Come visit the new Preservation exhibit, Mixed Blood: Conservation Work and Decision-Making in Support of the Study of Racial History. Curated by Mary Yordy, this exhibit highlights materials held by the Duke University Libraries pertaining to the study of mixed racial heritage. Crossing multiple disciplines and reflecting cultural influences that are international in scope, items from these collections are used heavily and frequently by students, faculty, and scholars. Within this exhibit, the materials show the necessity of conservation work and preservation care to ensure the long term use and availability for future scholars. Located in Perkins LL1, outside Room 023.
Apparently, a few years ago Aaron heard through the grapevine that there were people in Trent Hall doing interesting things to books. That, of course, was us when we were off site waiting for our beautiful new lab facilities to be constructed. Thanks to Duke Magazine and to Aaron for allowing us to share what we do with the Duke alumni community.
P.S. The now-famous banana book makes an appearance in the print version.
As a conservator I tend to break books down into their parts: paper, thread, adhesive, ink, binding style. Each of these components requires careful consideration before proceeding with a treatment. It happens every day, we look at a Blaeu atlas, or a Whitman manuscript and we get to work repairing them. Sure, these are marvelous items, but the bottom line is that we need to put them back together so our patrons can use them. Then you encounter something that reminds you just how special your job really is.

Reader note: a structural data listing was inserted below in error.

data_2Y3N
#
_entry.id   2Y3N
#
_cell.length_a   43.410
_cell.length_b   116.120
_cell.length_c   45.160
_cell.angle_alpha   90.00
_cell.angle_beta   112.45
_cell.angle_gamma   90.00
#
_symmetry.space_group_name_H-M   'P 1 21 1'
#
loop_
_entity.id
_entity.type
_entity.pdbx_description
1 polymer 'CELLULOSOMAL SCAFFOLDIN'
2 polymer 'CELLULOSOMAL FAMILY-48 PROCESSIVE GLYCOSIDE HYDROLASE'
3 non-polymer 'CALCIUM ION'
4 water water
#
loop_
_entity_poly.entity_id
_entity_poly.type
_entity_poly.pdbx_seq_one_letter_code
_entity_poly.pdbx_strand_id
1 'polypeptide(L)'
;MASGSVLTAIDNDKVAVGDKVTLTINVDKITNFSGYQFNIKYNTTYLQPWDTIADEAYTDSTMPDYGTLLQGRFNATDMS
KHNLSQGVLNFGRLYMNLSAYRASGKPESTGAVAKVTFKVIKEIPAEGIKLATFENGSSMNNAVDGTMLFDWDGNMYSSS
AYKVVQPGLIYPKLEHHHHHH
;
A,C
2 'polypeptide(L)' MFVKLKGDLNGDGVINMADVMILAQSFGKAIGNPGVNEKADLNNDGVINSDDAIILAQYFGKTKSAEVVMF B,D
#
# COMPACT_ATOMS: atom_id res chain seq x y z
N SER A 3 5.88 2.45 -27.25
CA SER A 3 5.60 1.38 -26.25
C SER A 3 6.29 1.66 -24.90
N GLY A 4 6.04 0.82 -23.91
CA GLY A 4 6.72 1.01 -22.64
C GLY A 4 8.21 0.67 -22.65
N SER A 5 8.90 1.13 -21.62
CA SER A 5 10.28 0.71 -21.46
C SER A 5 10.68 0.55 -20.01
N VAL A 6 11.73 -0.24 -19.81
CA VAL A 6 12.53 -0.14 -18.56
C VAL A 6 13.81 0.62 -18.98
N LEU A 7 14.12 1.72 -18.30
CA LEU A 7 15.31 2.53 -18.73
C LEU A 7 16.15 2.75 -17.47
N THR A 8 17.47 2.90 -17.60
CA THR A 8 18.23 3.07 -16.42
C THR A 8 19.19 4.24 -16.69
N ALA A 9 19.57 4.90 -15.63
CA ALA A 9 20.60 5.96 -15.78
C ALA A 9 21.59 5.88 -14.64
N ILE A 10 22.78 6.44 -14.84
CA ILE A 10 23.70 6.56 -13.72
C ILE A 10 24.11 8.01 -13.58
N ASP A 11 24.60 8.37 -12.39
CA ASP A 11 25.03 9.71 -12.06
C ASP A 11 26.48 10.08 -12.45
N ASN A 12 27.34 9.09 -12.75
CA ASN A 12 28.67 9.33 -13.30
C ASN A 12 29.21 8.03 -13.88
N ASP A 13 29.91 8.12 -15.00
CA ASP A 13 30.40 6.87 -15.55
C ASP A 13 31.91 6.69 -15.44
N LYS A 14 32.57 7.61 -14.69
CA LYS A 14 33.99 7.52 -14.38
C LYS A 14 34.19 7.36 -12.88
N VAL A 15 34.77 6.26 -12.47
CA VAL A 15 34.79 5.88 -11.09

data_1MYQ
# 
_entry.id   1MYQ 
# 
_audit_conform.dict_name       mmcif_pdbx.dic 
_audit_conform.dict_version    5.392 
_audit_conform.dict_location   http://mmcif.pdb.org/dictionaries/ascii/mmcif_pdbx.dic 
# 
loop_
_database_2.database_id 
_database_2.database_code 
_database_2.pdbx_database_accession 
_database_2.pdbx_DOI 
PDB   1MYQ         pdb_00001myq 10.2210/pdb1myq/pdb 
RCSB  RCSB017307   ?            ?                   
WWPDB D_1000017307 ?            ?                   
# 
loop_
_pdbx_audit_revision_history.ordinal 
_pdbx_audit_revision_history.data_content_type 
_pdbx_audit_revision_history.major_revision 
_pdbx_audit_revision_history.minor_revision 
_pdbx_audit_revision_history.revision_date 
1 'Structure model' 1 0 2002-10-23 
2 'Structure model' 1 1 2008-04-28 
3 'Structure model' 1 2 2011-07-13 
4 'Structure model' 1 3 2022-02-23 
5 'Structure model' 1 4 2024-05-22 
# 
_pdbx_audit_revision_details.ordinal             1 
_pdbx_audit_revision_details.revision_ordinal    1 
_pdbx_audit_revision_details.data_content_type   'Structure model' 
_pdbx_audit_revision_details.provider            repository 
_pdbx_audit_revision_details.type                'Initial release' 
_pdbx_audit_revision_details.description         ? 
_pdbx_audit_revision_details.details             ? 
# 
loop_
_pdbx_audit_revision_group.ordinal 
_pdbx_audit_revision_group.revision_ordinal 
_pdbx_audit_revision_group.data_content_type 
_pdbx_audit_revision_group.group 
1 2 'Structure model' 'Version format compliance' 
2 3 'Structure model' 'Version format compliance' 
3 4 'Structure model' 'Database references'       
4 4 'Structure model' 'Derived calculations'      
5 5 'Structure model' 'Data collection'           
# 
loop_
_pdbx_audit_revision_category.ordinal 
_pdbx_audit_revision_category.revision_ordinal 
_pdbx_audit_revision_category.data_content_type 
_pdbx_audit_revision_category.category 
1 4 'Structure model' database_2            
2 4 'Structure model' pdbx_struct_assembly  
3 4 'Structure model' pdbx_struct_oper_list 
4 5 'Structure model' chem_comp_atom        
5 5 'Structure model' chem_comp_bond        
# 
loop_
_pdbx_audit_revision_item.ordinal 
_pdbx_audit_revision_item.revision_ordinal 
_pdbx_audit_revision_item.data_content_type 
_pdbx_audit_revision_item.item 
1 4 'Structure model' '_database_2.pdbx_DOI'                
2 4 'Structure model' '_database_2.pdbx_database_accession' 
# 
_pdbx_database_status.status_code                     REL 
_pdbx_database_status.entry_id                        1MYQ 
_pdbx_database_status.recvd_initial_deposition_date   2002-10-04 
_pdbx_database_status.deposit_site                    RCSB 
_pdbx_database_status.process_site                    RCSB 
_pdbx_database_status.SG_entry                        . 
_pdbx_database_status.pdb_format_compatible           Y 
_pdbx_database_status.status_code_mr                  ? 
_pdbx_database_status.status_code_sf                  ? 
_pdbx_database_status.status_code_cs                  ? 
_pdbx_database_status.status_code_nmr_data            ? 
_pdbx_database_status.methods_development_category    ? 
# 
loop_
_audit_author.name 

John James Audubon’s Birds of America came up on our condition survey list this week. These double-elephant folios are truly magnificent. Each volume is over 100 centimeters (39 inches) in height and very heavy, heavy enough that it takes two people to move them. I followed my survey form, recorded the binding information then the text block information, wrote down the damage I saw and determined what priority we should give them.
Then I did something I don’t normally do, I took a few minutes to admire these books for what they are. The masterful drawings, the tiny details that inform us of how these creatures live, the beautiful colors of these birds. I thought about the skill it took to draw these animals, to print the plates, and to bind these big volumes.